The Global Restructuring of the Steel Industry: Innovations, Institutions, and Industrial Change

The Global Restructuring of the Steel Industry: Innovations, Institutions, and Industrial Change

The Global Restructuring of the Steel Industry: Innovations, Institutions, and Industrial Change

The Global Restructuring of the Steel Industry: Innovations, Institutions, and Industrial Change

Synopsis

Using case studies from the US, Japan, South Korea, Brazil and India, this work explains how and why the steel industry has shifted from the advanced capitalist countries to the late industrializing countries.

Excerpt

Steel and steel-based engineering have long been regarded as the thews and sinews of modern industrial and military power. This was apparently demonstrated yet again in what the Japanese call the Pacific War of 1941-5, where the overwhelming US superiority in ships, airplanes, and armaments gave it victory over the indomitable Japanese soldier, prepared at all times to kill or to die for his country or Emperor—right or wrong. Governments which have deliberately embarked on a plan for industrializing their countries, therefore, have paid special attention to the development of an indigenous steel industry.

This book provides a fascinating analysis of the reasons for the staggering success of the post-World War II Japanese steel industry until it was over-taken in international competitiveness by the Korean industry, and also a connected account of the much more mixed record of the Brazilian and Indian steel industries. All these four histories are strongly influenced by state intervention, but with very different outcomes, the reasons for which D’Costa sets out in this book. His analysis is not limited to explaining the differential fates of the late, and late late, industrializers. He sets them against the background of international competition in prices, costs of production, technology, investment, and capacity-building, and provides a succinct account of the doings and the causes of the downfall of the once-mighty US steel industry.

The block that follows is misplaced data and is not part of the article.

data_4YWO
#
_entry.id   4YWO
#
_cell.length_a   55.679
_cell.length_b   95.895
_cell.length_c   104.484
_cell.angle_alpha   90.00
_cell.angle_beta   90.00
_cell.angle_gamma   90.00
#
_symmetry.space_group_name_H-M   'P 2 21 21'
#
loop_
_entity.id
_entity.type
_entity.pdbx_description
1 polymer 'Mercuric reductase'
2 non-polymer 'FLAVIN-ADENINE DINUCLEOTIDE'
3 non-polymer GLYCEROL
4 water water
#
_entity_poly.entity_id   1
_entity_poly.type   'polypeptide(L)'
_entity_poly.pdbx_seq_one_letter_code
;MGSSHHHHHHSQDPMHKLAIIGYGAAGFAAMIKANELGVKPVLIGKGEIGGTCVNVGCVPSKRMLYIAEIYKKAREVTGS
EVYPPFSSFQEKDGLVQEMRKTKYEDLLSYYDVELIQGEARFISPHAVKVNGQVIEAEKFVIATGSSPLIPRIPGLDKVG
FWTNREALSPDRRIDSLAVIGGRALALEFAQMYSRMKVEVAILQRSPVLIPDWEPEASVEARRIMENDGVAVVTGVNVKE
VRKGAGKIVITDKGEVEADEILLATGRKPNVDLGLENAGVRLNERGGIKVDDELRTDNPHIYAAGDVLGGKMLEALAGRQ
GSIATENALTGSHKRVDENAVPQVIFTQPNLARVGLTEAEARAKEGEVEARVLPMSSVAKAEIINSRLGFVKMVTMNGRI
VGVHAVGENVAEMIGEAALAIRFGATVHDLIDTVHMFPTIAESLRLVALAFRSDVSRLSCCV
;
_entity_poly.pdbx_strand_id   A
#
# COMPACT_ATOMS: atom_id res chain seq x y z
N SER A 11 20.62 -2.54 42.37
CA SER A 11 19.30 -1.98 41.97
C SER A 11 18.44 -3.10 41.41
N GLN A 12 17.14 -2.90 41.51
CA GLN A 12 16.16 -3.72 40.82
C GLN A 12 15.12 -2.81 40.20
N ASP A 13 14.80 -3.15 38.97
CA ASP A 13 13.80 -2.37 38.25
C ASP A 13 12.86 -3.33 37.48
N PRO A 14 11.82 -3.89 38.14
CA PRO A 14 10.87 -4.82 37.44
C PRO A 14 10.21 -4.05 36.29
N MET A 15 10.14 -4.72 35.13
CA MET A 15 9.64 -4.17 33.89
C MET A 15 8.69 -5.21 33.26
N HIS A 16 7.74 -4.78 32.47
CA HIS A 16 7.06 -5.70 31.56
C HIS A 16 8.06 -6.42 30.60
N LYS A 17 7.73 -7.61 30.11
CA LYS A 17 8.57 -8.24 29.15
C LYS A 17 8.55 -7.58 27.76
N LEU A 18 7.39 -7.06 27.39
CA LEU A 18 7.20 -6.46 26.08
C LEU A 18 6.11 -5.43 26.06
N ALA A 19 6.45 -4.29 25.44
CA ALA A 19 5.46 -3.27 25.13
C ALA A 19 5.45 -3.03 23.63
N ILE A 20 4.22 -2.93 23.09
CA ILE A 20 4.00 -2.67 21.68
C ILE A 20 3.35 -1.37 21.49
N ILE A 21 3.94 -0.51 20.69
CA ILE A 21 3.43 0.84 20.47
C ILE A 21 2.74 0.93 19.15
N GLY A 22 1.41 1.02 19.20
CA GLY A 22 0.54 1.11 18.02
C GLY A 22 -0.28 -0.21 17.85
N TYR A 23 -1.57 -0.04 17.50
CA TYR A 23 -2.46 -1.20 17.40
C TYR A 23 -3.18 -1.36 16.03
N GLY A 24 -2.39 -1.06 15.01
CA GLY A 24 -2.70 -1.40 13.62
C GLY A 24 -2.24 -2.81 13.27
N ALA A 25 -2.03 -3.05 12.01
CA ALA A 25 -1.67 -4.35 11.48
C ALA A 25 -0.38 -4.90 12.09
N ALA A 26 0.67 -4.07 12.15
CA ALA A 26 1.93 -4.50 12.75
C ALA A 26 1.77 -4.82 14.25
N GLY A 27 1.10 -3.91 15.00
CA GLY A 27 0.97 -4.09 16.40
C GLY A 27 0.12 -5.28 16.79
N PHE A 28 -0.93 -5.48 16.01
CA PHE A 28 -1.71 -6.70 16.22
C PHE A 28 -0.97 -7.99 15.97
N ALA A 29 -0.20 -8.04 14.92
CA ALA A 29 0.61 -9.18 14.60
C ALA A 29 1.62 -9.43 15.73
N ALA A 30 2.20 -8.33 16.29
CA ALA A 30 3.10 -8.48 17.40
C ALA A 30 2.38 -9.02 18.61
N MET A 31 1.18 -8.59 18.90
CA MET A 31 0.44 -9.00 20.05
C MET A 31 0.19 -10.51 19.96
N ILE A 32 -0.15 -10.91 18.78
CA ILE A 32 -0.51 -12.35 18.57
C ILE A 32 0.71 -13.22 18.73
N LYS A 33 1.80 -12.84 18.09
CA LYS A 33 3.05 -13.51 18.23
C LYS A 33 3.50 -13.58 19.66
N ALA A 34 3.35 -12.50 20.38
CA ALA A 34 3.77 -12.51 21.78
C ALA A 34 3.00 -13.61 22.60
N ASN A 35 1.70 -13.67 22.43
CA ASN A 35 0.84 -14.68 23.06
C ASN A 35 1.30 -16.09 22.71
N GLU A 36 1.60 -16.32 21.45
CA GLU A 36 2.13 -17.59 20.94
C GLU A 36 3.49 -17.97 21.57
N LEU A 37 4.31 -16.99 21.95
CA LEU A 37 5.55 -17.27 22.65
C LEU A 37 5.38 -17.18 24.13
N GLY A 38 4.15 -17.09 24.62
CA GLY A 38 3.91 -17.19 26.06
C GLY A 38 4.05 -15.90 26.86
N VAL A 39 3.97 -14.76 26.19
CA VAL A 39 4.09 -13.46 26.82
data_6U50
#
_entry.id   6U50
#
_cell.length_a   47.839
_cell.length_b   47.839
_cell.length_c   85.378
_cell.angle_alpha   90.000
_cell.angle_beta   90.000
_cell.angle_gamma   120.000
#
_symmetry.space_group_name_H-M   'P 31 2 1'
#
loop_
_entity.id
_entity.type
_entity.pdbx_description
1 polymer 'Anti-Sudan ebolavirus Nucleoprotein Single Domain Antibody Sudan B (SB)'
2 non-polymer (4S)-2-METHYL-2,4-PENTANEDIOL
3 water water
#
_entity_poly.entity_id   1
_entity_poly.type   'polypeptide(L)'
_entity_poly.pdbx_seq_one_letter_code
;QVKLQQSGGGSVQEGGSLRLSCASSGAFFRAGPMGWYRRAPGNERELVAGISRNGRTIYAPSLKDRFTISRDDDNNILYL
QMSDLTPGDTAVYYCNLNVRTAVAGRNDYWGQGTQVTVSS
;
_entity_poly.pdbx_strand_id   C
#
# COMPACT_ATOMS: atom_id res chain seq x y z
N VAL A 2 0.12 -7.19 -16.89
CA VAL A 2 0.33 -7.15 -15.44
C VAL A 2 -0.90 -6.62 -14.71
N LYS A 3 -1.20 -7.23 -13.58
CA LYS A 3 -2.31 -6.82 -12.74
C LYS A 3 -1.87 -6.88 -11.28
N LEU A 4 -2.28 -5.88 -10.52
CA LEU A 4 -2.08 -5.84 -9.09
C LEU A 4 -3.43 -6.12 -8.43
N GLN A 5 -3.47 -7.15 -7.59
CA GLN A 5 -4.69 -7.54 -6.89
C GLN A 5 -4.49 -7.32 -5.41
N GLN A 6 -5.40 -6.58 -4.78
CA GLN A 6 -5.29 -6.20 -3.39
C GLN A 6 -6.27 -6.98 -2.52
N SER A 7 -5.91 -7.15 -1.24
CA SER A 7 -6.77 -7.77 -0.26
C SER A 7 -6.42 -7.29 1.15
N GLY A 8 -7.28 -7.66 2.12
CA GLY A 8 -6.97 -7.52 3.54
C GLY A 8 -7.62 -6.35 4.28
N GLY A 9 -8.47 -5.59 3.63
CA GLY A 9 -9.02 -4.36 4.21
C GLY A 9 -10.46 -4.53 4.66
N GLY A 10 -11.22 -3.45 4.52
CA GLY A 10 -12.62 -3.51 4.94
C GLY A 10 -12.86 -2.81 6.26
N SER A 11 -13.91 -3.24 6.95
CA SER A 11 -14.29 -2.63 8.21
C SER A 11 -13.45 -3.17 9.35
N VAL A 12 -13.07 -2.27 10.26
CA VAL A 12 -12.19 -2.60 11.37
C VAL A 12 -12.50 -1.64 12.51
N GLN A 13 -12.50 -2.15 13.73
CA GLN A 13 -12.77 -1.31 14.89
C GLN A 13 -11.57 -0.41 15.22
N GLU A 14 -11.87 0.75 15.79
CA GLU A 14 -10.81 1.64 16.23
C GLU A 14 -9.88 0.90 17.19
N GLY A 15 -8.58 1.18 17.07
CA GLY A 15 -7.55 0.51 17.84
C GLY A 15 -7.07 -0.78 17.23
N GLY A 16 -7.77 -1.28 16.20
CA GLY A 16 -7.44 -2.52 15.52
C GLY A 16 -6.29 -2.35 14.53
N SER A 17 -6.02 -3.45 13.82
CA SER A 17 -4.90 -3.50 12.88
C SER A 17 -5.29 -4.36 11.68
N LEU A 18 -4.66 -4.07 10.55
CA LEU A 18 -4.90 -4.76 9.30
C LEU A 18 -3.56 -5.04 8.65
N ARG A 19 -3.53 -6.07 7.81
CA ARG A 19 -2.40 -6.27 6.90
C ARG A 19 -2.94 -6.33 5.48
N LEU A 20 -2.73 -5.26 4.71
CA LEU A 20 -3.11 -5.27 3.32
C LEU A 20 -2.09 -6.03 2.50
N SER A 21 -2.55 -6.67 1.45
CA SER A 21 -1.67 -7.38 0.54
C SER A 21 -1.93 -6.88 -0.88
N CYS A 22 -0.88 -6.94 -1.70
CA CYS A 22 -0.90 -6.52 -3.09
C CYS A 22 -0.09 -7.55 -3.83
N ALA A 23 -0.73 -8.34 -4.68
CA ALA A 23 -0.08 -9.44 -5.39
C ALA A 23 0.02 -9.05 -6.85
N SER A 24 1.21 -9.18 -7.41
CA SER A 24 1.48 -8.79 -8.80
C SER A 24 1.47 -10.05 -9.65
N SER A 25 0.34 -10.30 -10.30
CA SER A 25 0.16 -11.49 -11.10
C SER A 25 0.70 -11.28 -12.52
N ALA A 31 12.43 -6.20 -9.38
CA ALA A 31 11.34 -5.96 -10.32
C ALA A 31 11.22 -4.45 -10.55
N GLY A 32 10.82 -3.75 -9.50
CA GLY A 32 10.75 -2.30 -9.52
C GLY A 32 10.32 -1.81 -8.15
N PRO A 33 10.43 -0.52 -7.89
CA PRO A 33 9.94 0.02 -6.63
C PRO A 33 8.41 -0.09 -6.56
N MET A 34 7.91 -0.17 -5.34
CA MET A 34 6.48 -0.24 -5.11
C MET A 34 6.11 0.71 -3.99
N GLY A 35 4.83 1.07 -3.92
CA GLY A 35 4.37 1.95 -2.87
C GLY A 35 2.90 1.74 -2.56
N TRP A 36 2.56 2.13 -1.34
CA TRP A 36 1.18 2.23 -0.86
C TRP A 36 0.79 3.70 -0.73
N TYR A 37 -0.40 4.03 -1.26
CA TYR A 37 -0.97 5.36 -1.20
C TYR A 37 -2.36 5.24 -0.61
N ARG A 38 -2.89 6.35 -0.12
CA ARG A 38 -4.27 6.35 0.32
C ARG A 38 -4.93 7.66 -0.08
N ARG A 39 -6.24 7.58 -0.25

Most processing technologies connected with steelmaking were and continue to be characterized by strong economies of scale. Add to that the fact that large amounts of finance are needed to implement best-practice technologies on scales that yield the lowest cost, and that steel is a major input in most capital goods and is likely to experience strong ups and downs in demand, the need for large firms in the industry becomes a matter of sheer common sense. The controllers of the US industry realized it better than others, and through mergers they created the first billion-dollar firm in the world, the US Steel Corporation. After that, the steel industry in the US went from strength to strength and emerged as the leading producer of steel, with a very big gap between it and the rest of the producers, at the end of

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